Photo Credit Judy Gaines: check out her website here The picture above shows leaves wilting on coffee trees in Brazil prior to the main bloom that begins in October. In the coffee areas, there were several droughts over the last 30 years during the critical October-December period. The most severe drought in that time frame occurred in 1985 when coffee prices rallied 80%. We will also monitor certain weather issues in Indonesia and Colombia. This enables us to build an overall longer term view of South American coffee production and price potential. This type of analysis is only available to paid subscribers.
December coffee futures have bounced nearly 15 cents from the early September lows. The buying flurry is a result of the dry weather seen in the early development of the coffee crop. Prices have remained in the $1.20-$1.50 range since May. See the December contract prices below (Credit Barchart)
Lack of Rainfall
June is the peak of the dry season in Minas Gerias, Brazil’s greatest coffee producing state. Typically, rains start to pick up in September, on their way to a peak in December. However, 2017 has been stingy. Most areas have received 50-150 mm (2-6 in) less than average. The past 30 days of rainfall in the four major states outlined in the graph indicate poor conditions occurring over all areas.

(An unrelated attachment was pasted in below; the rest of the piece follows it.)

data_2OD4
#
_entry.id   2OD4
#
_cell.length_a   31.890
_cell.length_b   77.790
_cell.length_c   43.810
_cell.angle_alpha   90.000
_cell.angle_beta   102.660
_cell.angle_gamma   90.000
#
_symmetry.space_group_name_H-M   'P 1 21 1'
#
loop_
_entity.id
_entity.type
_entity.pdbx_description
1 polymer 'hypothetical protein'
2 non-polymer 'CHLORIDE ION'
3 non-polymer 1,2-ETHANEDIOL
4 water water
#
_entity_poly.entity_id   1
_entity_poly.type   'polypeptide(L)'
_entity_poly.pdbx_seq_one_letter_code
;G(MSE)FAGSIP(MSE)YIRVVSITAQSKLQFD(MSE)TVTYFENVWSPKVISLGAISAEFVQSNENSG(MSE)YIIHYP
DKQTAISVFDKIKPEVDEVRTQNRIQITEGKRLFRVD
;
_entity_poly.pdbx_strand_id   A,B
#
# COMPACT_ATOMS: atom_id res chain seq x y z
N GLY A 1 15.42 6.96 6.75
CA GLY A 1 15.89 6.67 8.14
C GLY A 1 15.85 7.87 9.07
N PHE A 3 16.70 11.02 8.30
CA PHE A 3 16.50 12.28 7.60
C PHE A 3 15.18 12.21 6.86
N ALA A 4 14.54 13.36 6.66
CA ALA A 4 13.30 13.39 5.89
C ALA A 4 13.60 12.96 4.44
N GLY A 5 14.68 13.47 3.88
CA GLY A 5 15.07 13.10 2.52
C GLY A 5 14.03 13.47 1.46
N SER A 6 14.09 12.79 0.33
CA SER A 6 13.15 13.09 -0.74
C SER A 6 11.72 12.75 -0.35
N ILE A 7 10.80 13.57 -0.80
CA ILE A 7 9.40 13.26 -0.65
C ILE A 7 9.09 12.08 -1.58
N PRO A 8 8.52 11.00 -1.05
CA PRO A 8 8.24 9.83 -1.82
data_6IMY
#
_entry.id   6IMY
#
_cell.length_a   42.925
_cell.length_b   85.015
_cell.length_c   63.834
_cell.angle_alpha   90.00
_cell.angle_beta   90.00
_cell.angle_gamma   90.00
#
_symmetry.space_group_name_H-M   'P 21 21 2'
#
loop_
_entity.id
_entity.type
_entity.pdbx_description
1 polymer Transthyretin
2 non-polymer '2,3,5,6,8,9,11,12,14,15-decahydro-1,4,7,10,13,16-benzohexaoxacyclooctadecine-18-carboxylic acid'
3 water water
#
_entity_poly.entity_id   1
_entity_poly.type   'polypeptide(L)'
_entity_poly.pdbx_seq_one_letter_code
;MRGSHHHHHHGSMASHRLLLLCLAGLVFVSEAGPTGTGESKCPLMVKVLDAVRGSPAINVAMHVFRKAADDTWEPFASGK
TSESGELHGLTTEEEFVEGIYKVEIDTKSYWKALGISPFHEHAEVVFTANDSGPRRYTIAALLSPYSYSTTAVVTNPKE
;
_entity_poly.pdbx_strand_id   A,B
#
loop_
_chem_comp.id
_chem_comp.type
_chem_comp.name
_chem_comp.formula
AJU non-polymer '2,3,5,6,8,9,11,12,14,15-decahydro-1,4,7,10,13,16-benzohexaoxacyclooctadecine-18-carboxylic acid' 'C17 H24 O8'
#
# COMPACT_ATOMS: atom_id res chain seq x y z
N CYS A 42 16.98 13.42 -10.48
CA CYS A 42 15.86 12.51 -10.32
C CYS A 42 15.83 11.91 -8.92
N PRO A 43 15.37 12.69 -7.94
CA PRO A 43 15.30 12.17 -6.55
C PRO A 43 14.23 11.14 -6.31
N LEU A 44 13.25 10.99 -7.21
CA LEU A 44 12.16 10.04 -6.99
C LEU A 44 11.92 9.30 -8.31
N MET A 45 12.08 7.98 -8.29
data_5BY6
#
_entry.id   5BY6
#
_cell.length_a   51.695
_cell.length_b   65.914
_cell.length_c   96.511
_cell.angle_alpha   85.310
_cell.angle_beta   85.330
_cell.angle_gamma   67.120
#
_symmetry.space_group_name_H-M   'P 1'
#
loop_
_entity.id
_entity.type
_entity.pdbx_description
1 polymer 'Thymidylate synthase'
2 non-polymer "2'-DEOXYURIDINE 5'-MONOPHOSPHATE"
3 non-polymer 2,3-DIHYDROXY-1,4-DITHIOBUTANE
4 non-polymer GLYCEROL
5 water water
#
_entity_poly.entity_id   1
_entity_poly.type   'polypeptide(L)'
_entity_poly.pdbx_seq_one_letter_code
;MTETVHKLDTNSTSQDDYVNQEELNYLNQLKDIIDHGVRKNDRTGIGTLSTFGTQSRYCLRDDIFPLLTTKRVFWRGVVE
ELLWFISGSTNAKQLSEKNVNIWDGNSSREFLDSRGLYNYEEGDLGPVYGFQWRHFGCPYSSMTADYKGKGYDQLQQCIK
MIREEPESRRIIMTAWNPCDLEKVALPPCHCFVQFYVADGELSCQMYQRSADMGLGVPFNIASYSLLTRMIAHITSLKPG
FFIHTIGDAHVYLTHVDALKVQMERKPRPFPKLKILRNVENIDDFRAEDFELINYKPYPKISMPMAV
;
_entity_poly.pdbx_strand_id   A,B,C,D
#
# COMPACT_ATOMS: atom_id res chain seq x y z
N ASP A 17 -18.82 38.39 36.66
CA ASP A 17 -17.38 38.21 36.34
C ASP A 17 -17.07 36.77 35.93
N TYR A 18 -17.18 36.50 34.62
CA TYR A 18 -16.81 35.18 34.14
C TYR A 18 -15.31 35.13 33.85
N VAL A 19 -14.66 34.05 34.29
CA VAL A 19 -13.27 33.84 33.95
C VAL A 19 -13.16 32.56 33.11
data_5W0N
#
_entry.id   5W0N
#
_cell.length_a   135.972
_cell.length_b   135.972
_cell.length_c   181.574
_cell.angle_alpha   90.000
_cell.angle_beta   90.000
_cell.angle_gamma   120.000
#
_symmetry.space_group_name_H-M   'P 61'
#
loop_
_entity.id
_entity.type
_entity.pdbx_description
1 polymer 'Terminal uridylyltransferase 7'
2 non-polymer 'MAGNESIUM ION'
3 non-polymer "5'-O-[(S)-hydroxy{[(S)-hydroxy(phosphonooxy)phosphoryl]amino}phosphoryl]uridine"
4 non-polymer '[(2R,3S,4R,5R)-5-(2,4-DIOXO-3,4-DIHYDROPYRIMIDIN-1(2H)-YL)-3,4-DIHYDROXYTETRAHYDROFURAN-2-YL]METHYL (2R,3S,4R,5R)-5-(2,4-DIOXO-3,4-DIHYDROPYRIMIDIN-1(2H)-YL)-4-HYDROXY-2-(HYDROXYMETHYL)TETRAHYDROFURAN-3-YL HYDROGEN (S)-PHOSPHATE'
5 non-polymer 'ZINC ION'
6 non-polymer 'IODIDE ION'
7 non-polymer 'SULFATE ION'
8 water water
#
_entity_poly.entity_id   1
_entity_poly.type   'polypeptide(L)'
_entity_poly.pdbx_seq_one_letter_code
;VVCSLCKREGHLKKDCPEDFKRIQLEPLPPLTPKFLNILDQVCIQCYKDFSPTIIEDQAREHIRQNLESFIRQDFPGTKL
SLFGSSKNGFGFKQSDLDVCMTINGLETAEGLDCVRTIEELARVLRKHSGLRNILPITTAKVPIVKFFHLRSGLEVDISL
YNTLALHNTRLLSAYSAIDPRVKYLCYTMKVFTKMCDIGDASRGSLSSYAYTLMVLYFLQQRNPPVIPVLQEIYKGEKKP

This is an ‘on-year’ for Brazil coffee, with a massive crop expected. These hopes aren’t ruined yet, but rainfall is definitely needed over the next 2-6 weeks. The latest GFS forecast does not look beneficial for coffee in the 7 day outlook. Very little rainfall is expected. What about in the following weeks? Only paid subscribers will receive updates on if rejuvenating rains will occur, impacting prices.
MJO Moving to Phase 8 and Weak La Niña Signal. Will It Break Brazil Dryness?
The Madden-Julian Oscillation (MJO) is a tropical disturbance that propagates eastward around the global tropics with a cycle on the order of 30-60 days. The MJO has wide ranging impacts on the patterns of tropical and extratropical precipitation, atmospheric circulation, and surface temperature around the global tropics and subtropics. There is evidence that the MJO influences the ENSO cycle. It does not cause El Niño or La Niña, but can contribute to the speed of development and intensity of El Niño and La Niña episodes.
The MJO (below) may be moving into a wetter Brazilian phase by October that could ease the Brazil dryness and if it does, break coffee futures. However, our unique Climatech Program can forecast weather months in advance and has been used recently to predict the very active hurricane season and many major moves in commodities. Will the dryness in Brazil break the coffee market if rains fall? Email us at firstname.lastname@example.org for information about our services. –Jim Roemer